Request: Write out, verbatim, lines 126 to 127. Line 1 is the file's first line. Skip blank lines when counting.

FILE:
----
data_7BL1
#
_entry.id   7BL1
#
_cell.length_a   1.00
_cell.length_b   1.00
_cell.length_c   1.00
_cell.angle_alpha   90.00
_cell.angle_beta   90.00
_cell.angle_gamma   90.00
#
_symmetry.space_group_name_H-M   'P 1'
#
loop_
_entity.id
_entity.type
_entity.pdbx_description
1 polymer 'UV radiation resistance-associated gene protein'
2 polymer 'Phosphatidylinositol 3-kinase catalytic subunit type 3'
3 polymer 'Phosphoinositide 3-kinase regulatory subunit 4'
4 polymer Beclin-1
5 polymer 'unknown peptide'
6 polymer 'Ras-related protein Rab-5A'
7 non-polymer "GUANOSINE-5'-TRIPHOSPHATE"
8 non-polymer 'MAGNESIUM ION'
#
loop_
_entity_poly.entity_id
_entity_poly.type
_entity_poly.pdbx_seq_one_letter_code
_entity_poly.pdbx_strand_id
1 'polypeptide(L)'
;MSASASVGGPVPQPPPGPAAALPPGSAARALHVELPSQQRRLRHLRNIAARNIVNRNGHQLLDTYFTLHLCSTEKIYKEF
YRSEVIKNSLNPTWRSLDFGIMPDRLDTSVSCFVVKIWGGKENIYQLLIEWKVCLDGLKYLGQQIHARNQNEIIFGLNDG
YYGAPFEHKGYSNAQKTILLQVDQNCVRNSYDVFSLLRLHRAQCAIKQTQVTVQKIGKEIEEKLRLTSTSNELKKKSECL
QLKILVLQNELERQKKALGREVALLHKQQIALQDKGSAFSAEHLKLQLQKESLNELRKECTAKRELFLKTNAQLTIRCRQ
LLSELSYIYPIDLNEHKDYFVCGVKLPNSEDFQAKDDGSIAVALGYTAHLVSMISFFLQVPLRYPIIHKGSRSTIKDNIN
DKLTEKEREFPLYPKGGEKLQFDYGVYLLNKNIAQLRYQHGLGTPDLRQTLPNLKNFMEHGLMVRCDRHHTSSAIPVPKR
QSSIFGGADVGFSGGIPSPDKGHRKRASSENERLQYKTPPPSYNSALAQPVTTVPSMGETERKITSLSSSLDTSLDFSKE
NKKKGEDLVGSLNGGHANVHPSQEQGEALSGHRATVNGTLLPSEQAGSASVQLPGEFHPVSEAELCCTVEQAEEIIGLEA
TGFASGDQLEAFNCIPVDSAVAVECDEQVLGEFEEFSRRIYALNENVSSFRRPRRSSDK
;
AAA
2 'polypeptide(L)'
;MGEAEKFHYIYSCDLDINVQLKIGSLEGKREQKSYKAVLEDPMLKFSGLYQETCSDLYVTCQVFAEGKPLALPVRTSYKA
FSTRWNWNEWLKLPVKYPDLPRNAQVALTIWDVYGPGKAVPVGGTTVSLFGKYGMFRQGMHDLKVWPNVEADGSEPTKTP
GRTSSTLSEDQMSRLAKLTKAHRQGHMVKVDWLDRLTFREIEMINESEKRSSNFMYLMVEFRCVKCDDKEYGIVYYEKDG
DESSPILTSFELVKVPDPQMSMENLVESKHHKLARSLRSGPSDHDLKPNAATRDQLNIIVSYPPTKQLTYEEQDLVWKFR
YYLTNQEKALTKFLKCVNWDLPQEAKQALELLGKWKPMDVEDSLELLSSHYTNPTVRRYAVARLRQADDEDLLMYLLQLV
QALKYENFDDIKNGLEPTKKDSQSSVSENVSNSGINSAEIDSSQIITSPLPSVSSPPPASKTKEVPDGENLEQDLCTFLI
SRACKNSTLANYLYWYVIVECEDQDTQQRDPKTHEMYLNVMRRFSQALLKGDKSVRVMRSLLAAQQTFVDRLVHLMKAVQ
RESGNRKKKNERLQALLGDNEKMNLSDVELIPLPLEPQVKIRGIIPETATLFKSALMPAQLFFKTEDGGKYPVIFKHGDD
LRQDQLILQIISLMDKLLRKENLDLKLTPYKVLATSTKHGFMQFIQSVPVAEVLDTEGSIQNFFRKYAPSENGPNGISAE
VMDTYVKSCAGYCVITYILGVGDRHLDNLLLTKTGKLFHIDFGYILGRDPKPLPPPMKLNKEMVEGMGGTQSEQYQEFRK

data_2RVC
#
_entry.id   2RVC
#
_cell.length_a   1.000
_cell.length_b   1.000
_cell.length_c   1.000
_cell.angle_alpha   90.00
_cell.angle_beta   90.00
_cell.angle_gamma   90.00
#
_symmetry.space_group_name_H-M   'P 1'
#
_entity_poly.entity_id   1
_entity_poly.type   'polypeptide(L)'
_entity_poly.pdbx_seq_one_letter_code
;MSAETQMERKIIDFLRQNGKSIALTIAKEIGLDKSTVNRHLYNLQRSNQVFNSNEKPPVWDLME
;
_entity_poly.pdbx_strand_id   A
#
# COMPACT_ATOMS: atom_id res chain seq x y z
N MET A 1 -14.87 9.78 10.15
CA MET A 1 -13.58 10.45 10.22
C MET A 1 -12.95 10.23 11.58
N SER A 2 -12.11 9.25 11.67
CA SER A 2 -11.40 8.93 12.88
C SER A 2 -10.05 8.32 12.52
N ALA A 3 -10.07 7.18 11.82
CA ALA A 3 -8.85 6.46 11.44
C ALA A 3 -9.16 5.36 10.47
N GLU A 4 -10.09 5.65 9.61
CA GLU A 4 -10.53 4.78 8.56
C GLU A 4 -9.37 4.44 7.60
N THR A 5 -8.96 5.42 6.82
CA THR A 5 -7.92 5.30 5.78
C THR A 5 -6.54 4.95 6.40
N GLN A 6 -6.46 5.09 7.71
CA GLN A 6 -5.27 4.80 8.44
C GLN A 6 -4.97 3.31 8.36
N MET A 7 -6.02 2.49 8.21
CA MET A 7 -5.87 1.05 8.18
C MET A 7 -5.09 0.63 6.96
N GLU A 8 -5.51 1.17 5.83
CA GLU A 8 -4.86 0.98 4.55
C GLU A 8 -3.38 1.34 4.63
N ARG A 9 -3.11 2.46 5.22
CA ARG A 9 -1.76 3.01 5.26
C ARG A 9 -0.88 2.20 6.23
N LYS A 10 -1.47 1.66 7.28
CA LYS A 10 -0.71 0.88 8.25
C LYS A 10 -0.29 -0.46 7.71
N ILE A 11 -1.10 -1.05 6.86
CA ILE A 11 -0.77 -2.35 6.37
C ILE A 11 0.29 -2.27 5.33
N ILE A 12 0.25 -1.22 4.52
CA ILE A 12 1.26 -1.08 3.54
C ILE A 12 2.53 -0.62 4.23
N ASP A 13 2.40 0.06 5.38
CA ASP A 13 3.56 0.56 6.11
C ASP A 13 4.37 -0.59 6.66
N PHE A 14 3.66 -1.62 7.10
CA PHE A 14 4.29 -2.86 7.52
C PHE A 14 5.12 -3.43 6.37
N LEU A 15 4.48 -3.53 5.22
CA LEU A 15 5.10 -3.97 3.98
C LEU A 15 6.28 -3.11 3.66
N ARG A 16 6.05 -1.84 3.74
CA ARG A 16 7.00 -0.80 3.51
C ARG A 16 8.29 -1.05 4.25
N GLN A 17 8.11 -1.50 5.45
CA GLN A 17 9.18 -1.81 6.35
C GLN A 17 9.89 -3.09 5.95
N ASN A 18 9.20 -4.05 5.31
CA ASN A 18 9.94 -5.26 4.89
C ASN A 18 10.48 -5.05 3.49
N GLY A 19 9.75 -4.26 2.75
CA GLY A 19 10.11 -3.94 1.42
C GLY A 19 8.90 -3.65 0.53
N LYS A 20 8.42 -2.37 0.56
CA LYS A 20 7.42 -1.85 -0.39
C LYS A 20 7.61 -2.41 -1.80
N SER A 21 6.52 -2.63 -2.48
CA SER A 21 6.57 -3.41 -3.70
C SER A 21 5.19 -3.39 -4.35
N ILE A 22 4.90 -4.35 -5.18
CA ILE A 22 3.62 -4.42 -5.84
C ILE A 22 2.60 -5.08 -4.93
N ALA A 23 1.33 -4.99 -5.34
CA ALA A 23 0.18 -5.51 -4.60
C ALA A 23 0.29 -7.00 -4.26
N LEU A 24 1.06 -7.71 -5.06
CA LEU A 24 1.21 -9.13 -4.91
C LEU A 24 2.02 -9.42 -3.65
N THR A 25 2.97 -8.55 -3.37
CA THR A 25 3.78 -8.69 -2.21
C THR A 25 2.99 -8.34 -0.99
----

C GLN A 17 9.89 -3.09 5.95
N ASN A 18 9.20 -4.05 5.31